Finding Myself: A Korean-American Adoptee’s Reflections on Identity, Loss, and Purpose

08 May 2023

By: Elizabeth Lilley, MD, MPH

Many people are surprised to learn that I am both a surgeon and a palliative care doctor. Although the number of surgeons pursuing fellowship training in palliative care continues to grow, it remains a rare combination, with fewer than 100 American physicians carrying dual board certification in surgery and palliative medicine. For me, this dual professional identity is rooted in my heritage as a Korean-American adoptee.  

I left a foster home in Korea – the country of my birth – when I was three months old to join my new family in America. Growing up, my dual identity as a Korean daughter to white American parents felt natural and right, and also led to some confusion. As a young girl, I once used modeling clay to sculpt myself a Caucasian nose so I could look more like my mother.  On the other hand, when I was with my Asian friends my outward appearance blended in, but I could not fully relate to their experiences growing up in Asian American homes. Despite belonging to two worlds, I sometimes felt like an outsider in each.  

Over the years, I have met many other Korean-American adoptees. We shared a common background, so there was never a need to explain.  Through these friendships, I found myself.  When a dear friend was diagnosed with advanced cancer and died far too young, it sent a shockwave through our small community. I was 18 at the time, and will never forget when he called and told me that the chemotherapy had not worked and he was starting hospice.  Weeks later, he died at home surrounded by family. Through this devastating loss, I began a path that led me to my career in surgical oncology and palliative care.  

During medical school and residency, I kept this memory in my heart as I cared for patients with cancer. My goal has always been to provide care to patients and their families, regardless of whether a cure is possible. And so, after finishing my surgical residency, I was excited to complete a fellowship in hospice and palliative medicine. Although I knew that not all surgeons were comfortable and familiar with palliative care, it had never occurred to me that not all palliative care physicians would feel comfortable and familiar with surgeons.  Before long, it was clear to me and everyone else that my identity – my tribe – was firmly rooted in surgical culture.  Although I was welcomed and wanted in the palliative care community that had adopted me, I was also representing foreign people.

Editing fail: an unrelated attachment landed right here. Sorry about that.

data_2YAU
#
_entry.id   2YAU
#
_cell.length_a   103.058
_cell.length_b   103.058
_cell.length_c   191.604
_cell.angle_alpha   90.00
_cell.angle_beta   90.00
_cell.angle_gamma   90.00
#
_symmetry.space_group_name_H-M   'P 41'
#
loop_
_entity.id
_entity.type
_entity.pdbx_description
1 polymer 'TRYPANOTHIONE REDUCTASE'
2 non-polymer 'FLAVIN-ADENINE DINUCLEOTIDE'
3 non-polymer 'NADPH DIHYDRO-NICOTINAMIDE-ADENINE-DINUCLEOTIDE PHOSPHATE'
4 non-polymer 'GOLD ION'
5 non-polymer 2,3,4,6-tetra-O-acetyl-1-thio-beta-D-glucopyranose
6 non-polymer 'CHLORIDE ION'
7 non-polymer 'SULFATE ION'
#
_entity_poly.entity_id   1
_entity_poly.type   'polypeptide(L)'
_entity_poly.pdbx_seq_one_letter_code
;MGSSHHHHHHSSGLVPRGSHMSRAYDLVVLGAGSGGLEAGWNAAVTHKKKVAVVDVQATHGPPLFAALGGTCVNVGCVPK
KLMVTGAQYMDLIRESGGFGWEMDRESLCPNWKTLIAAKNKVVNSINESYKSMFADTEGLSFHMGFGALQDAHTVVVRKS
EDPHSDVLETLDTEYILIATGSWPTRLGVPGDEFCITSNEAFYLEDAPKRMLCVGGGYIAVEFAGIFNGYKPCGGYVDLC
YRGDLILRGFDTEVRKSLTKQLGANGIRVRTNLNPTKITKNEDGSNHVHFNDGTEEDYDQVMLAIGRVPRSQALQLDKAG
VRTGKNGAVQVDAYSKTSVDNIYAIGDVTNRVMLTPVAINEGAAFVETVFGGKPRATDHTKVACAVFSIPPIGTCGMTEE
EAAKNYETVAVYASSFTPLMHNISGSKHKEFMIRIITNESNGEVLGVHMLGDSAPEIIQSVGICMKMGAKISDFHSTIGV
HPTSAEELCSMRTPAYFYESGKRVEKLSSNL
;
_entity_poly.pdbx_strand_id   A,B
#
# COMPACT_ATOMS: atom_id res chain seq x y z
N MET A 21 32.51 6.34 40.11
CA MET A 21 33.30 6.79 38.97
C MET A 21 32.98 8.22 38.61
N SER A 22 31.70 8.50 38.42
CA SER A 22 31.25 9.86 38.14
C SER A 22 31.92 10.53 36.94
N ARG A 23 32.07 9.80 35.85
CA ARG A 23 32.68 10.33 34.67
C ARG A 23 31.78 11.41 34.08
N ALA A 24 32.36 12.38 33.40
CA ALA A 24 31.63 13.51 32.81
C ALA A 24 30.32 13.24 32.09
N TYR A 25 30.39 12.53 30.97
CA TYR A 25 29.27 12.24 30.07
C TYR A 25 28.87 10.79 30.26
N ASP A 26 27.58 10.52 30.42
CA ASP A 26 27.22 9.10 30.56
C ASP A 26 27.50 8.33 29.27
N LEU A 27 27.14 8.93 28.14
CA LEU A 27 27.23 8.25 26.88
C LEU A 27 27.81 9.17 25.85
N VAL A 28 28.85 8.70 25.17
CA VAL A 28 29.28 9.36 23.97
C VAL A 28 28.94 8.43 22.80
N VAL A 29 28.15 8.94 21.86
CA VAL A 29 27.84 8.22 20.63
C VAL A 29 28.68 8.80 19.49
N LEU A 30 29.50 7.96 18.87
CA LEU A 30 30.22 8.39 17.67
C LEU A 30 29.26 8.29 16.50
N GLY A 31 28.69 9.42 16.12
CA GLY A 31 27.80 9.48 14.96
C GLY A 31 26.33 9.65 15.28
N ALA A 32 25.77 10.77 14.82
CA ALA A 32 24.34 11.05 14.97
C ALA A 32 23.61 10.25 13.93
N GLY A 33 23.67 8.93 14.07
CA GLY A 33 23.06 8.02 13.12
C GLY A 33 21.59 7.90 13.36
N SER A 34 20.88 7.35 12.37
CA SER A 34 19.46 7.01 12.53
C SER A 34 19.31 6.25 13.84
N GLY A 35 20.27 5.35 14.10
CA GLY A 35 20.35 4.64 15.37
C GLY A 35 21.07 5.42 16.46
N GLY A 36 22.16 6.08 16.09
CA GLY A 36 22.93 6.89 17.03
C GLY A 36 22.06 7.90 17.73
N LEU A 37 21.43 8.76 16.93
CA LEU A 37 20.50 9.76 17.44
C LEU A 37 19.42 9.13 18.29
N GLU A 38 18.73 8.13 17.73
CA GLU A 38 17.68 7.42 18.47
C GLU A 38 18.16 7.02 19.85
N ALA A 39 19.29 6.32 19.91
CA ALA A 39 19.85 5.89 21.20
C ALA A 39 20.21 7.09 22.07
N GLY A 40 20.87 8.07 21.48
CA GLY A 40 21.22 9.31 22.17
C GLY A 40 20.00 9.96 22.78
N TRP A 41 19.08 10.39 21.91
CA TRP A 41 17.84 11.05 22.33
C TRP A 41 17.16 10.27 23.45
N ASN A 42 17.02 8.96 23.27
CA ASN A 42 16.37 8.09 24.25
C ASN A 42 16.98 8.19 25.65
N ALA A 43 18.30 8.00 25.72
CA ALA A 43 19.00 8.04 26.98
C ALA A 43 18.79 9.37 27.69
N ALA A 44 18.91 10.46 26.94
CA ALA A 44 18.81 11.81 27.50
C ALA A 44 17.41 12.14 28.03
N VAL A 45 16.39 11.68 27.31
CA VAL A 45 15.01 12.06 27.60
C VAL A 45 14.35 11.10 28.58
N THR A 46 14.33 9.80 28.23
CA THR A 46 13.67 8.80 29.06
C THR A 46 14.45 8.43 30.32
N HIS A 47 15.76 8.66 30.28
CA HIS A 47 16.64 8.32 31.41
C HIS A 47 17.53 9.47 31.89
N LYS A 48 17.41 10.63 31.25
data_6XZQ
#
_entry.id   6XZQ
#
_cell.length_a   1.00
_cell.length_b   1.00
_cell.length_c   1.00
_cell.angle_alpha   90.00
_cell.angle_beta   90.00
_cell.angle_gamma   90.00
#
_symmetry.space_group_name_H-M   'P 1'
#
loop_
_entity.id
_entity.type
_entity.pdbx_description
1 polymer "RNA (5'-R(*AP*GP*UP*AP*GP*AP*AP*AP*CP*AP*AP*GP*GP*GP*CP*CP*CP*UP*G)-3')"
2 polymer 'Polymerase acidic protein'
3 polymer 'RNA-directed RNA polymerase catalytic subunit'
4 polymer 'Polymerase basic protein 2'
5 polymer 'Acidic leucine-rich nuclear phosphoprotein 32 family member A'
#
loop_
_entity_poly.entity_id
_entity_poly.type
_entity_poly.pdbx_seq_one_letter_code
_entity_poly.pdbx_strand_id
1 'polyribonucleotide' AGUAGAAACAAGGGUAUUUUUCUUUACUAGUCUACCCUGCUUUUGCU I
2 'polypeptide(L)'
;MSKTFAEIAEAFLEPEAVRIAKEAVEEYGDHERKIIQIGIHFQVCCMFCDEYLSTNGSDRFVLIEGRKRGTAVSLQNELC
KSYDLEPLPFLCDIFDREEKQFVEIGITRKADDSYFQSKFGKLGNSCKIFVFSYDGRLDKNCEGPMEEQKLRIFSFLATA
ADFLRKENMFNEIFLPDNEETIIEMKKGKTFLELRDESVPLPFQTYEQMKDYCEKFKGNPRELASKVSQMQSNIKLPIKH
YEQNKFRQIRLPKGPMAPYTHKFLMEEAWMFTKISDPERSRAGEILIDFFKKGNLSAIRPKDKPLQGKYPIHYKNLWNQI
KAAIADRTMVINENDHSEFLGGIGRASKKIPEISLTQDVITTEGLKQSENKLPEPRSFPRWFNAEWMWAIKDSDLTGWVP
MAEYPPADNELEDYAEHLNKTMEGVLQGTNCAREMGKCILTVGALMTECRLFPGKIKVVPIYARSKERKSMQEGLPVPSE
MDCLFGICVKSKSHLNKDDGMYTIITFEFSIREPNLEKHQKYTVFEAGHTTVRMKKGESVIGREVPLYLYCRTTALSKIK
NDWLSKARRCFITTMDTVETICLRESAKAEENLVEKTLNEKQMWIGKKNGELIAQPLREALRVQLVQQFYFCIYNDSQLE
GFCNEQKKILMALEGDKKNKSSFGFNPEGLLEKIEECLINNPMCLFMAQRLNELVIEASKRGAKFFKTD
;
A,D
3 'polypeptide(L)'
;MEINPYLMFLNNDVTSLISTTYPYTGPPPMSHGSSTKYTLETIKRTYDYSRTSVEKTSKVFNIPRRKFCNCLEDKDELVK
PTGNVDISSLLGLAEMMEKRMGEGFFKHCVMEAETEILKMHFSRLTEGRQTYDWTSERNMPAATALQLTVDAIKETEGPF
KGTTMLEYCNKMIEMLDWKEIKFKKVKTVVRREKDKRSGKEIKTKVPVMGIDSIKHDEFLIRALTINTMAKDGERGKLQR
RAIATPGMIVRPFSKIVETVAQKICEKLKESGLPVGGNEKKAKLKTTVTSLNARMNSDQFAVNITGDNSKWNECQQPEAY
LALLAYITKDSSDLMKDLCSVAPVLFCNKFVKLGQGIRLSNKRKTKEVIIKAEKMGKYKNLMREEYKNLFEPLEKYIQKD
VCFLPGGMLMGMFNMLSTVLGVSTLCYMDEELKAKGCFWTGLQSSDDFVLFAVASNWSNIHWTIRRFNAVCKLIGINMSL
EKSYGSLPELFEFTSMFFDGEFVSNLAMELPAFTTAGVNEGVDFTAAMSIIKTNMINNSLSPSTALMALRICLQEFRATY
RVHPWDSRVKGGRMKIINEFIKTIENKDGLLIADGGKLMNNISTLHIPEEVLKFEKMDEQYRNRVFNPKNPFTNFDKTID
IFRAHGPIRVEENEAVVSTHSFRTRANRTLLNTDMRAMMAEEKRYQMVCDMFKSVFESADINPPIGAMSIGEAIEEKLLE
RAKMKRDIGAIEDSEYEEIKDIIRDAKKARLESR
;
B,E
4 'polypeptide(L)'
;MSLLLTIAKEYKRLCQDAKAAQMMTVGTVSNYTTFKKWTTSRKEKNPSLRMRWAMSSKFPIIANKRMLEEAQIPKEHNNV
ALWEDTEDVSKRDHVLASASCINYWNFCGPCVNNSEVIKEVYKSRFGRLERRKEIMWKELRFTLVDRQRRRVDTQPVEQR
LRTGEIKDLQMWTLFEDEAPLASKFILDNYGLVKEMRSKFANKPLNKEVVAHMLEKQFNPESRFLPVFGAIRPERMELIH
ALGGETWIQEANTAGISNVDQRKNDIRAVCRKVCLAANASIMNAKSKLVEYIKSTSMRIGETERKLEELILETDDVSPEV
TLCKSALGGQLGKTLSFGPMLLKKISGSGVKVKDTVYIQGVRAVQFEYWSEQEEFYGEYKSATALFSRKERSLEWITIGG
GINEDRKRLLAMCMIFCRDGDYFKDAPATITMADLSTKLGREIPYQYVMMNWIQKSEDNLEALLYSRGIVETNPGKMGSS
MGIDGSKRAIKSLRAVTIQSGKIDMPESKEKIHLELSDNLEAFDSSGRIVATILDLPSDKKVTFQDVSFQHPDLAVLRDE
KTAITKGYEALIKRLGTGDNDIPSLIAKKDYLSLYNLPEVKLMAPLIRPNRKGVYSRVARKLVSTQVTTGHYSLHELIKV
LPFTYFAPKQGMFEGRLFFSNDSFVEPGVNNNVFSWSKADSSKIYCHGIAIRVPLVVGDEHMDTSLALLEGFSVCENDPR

An early lesson in communication from my palliative care faculty involved switching from using “but” to “and also.”  For example:

  • “Mrs. Smith has been adamant about getting more treatment, but she has had multiple hospitalizations with infectious complications.”  
  • “Mrs. Smith has been adamant about getting more treatment, and also she has had multiple hospitalizations with infectious complications.”  

It is a small change that allows space for seemingly conflicting ideas to be equally valid and important. A patient can simultaneously want more treatment and be greatly suffering from it.  In surgery, we so often deal in absolutes. We strive for precision and perfection. The cancer is resectable or unresectable. The margin is positive or negative. But in palliative care, we need to make space for uncertainty and complexity and contradiction.  

The lessons of my childhood, embracing and integrating the many aspects of my identity, are echoed now.  I am an orphan from Korea. I am a daughter to loving American parents who do not look like me, but share my heart. I sit in quiet sadness with those who are facing their own mortality. I use my hands to cure cancer. Rather than let these many sides of myself come into conflict, I draw insights and inspiration from all of them to become the doctor and person I am today.

Elizabeth Lilley, MD, MPH is a surgical oncology fellow at The University of Texas MD Anderson Cancer Center. She received her undergraduate degree from Lafayette College, her master’s degree in public health at the Mailman School of Public Health at Columbia University, and her medical degree from Rutgers Robert Wood Johnson Medical School. She began her General Surgery residency at Rutgers, then transferred to Brigham and Women’s Hospital to complete training.  She did fellowship training in Hospice and Palliative Medicine at Massachusetts General Hospital and Dana Farber Cancer Institute.  Following this, she began a surgical oncology fellowship at the University of Texas M.D. Anderson Cancer Center where she is currently in her final year of training.  Next year, Dr. Lilley will join the staff at Brigham and Women’s Hospital and Dana Farber Cancer Institute, where she will specialize in sarcoma and melanoma.  Her research focuses on the palliative care needs of surgical patients. 

One Reply to “Finding Myself: A Korean-American Adoptee’s Reflections on Identity, Loss, and Purpose”

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